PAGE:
The line to see Tom Hanks and John Oliver in conversation together wrapped well around the venue on Friday night. Sean and I had just seen High-Rise over in Chelsea and had braved a crowded rush-hour subway to get back down to Tribeca and run right past the Ghostbusters building to arrive breathless at the Borough of Manhattan Community College only to be redirected to another entrance that meant dragging my swollen, sprained ankle several more blocks with the remnants of my back surgery burst open and freely bleeding just so that we could stand in line for 40 minutes and then be denied a seat. Denied a seat? But we had tickets in hand – tickets we’d paid for three weeks prior! But us, and the two people in front of us, and the hundred or hundreds behind us (hard to tell) were denied entrance because they’d way, way, way oversold the event and we were shit out of luck. We were also really, really pissed.
We weren’t yet yelling at the security guys because lots of other people were beating us to it. But when someone came out to the velvet ropes to say that one single seat had been found and was there a single person in the crowd, most of us just looked at our partners and shrugged. Except Sean. What Sean did was slap a ticket in my hand and shove me toward the guy with the clipboard. He unclipped the rope and I was being ushered alone up a sad, empty red carpet, the very one we’d just watched John Oliver and Tom Hanks ascend, me still lumping my sore and swollen ankle along. I wasn’t happy to be going in alone and it was only the element of surprise that made me do it. I felt awful that Sean would sit outside with his $50 ticket to nothing, after having driven all the way from another bloody country, while I would be tickled fairly pink. Maybe even almost red. But the guy with the clipboard was so impressed with Sean’s self-sacrifice he basically invented another seat for him and got him in, even though he had to stand. I felt a little guilty because the couple in front of us rightly deserved those seats but hadn’t thought to split up (and actually, we’d already seen a few other singles be plucked from the line behind us) and a little guilty about the dozens and dozens behind us who hadn’t gotten in either, and super mad at the fuckfaces at Tribeca who oversold the event and didn’t tell anyone. But mostly I just felt elation the minute those two men took the stage, and fuck everyone else.
Some highlights of the evening:
-Tom said that without Oliver, our lives would be “void of outrage”
-He then made a reference to the Merv Griffin show so random and outdated that Oliver claimed that the lady holding the “Kiss Me” sign had slowly lowered it.
-Hanks cautioned us against asking “lazy journalistic questions”, basically anything starting with “What was it like…” and claimed that he was often accosted on red carpets
with “Just one question from Argentina!” and that one question invariably being something incredibly insipid. Oliver agreed that really Argentina should be asking for advice on their desperate economic situation.
-Hanks said that his distaste for social media was because he’d “peaked in the 90s” and Oliver ribbed him about using Twitter as a lost and found (you can Google it- Tom often posts pictures of wallets or lost gloves and tries to reunite them with their owners).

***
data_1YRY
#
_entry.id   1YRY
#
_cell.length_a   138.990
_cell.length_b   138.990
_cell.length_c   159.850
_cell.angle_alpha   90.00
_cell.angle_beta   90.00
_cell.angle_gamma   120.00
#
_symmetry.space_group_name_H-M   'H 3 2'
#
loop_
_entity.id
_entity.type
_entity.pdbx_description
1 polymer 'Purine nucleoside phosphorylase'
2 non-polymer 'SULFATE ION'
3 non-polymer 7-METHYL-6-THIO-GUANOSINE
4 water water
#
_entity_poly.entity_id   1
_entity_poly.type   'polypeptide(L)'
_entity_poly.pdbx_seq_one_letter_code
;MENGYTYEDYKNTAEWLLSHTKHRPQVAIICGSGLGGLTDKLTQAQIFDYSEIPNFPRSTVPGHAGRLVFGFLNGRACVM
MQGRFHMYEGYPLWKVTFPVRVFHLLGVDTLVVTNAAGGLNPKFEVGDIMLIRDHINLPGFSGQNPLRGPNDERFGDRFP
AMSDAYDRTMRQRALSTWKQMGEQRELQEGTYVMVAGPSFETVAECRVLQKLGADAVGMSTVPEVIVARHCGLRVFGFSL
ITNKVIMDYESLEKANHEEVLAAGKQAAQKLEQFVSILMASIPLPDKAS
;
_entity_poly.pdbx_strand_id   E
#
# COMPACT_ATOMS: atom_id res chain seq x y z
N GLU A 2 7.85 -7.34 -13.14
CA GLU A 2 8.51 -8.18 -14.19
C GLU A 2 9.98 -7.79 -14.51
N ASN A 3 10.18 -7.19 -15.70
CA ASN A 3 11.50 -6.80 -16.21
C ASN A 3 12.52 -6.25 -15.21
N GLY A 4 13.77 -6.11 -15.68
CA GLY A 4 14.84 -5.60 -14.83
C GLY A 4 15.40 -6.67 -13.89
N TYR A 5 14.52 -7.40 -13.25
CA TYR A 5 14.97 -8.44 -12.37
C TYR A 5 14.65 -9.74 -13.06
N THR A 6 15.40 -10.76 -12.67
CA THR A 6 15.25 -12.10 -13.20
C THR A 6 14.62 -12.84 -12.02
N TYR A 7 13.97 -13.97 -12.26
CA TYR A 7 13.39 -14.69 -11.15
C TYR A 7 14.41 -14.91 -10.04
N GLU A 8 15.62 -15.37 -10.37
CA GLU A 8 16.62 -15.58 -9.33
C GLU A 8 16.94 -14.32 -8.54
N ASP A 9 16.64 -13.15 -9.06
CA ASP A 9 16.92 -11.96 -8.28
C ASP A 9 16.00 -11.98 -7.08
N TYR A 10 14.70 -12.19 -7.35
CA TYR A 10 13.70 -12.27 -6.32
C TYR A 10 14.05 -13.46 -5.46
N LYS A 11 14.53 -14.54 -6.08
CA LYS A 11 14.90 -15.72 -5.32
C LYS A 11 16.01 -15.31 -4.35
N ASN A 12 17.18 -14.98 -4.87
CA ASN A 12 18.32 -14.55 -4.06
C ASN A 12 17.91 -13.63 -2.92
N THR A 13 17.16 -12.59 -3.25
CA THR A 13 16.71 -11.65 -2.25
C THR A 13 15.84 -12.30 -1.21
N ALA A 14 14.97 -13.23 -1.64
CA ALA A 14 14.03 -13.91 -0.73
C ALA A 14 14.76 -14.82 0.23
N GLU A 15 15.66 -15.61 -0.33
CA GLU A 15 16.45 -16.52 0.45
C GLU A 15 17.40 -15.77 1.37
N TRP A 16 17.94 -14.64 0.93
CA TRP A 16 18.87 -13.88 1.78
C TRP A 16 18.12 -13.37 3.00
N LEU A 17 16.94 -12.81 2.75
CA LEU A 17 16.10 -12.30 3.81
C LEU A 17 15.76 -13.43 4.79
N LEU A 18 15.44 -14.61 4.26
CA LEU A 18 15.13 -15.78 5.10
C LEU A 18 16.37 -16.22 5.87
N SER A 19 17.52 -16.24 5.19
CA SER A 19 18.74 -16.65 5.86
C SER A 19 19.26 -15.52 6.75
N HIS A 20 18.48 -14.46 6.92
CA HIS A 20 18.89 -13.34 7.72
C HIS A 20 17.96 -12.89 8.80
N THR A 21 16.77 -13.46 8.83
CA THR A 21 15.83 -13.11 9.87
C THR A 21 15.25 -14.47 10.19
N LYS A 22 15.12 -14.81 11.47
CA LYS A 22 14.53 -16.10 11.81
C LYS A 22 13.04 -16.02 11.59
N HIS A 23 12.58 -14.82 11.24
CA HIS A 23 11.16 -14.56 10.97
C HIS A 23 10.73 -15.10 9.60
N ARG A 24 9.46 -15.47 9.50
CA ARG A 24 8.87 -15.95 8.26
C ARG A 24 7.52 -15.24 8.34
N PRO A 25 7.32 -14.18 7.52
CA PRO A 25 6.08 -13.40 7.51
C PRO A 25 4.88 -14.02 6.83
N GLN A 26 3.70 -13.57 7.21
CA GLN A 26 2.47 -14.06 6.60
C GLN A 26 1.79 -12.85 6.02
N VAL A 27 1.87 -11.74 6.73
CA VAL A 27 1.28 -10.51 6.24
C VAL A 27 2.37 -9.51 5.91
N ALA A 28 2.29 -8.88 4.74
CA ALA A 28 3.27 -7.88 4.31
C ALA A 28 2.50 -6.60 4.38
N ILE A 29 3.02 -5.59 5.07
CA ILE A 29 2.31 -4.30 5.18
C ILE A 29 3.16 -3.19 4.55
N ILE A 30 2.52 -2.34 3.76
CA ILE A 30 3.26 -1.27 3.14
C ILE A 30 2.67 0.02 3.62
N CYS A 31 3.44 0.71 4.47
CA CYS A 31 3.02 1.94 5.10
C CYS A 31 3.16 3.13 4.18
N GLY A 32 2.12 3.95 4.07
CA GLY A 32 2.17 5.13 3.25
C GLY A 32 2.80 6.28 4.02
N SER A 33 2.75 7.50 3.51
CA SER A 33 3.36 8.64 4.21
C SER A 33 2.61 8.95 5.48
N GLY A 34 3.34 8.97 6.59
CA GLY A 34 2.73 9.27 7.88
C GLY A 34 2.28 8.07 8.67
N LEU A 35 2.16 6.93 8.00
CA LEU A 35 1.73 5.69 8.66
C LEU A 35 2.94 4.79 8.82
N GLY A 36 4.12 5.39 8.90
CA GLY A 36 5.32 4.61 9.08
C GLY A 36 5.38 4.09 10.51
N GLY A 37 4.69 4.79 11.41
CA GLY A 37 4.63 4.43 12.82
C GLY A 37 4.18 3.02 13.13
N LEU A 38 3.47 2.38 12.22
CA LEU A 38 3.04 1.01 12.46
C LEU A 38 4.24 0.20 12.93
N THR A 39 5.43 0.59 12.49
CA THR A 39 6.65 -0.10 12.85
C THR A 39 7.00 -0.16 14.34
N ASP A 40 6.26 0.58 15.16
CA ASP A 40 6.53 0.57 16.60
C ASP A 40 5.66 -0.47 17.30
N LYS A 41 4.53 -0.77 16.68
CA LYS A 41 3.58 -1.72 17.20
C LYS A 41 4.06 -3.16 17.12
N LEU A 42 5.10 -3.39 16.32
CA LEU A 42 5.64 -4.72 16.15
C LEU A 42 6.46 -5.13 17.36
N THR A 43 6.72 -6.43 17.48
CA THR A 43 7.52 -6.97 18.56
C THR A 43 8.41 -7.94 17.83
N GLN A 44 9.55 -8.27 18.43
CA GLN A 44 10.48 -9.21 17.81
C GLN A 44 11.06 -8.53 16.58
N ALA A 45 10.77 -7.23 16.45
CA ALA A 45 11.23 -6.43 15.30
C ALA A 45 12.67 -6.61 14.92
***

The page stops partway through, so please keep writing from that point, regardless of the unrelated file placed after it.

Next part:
-Hanks and Oliver spar over the American Revolution, and we all find out that Hanks does an atrocious British accent.
-Hanks discusses the first movie he remembers going to the theatre to see – 101 Dalmations – and how it scarred him ever so deeply. Oliver then asks “So how the fuck did you become an actor?”
-Oliver claims E.T. as the first movie he saw in theatres, and his ensuing heartache over Elliott not joining E.T. in the end, which prompts Hanks to ask “How old are you???” (he’s 38).
-Oliver asked what kind of people Hanks prefers to work with, other than them “not being a giant asshole” to which Hanks replied “Sometimes that works.”
-Hanks did an awesome impression of Ron Howard, and confessed to learning about camera angles from Kevin Bacon on the set of Apollo 13. Bacon would suggest Howard use a “BFCU” of KB, which, for those of you not in the know, is a big fucking close up of Kevin Bacon. “God bless Kevin Bacon,” said Hanks.
-To see him do an impression of Robert Zemeckis (director of Forrest Gump, who he calls “Bob”), listen to what he learns from his failures.
-The work Tom’s most proud of? That Thing You Do, which featured his whole family, and was basically one giant love-in to make. He is particularly proud of the scene where the band hears their single on the radio for the first time because – name drop! – Bruce Springstein once told him that he’d experienced it himself exactly like that.
-Hanks told us that the genius of Invictus was that Clint Eastwood never taught us a single thing about rugby.
-The most obscure thing a fan ever yelled at him? “Little boat!” – a line from the movie Splash which Tom himself had a very hard time placing, and almost had to IMDB himself just to scratch the itch.
-Which of his characters would he most like to have a beer with? Charlie Wilson, hands down.
-On the Disneyfication of characters:
-Hanks said “Movies that celebrate their own nostalgia are a waste of time” and I hope to god he meant Everybody Wants Some!!
-His most exhausting role? Woody, from Toy Story. “It’s hideous making those movies” he claimed.
Anecdote after anecdote, Tom Hanks proved himself worthy of storyteller status. To those of you who didn’t make it in, I wish I could tell you you didn’t miss much, but the truth is, it was an unforgettable evening.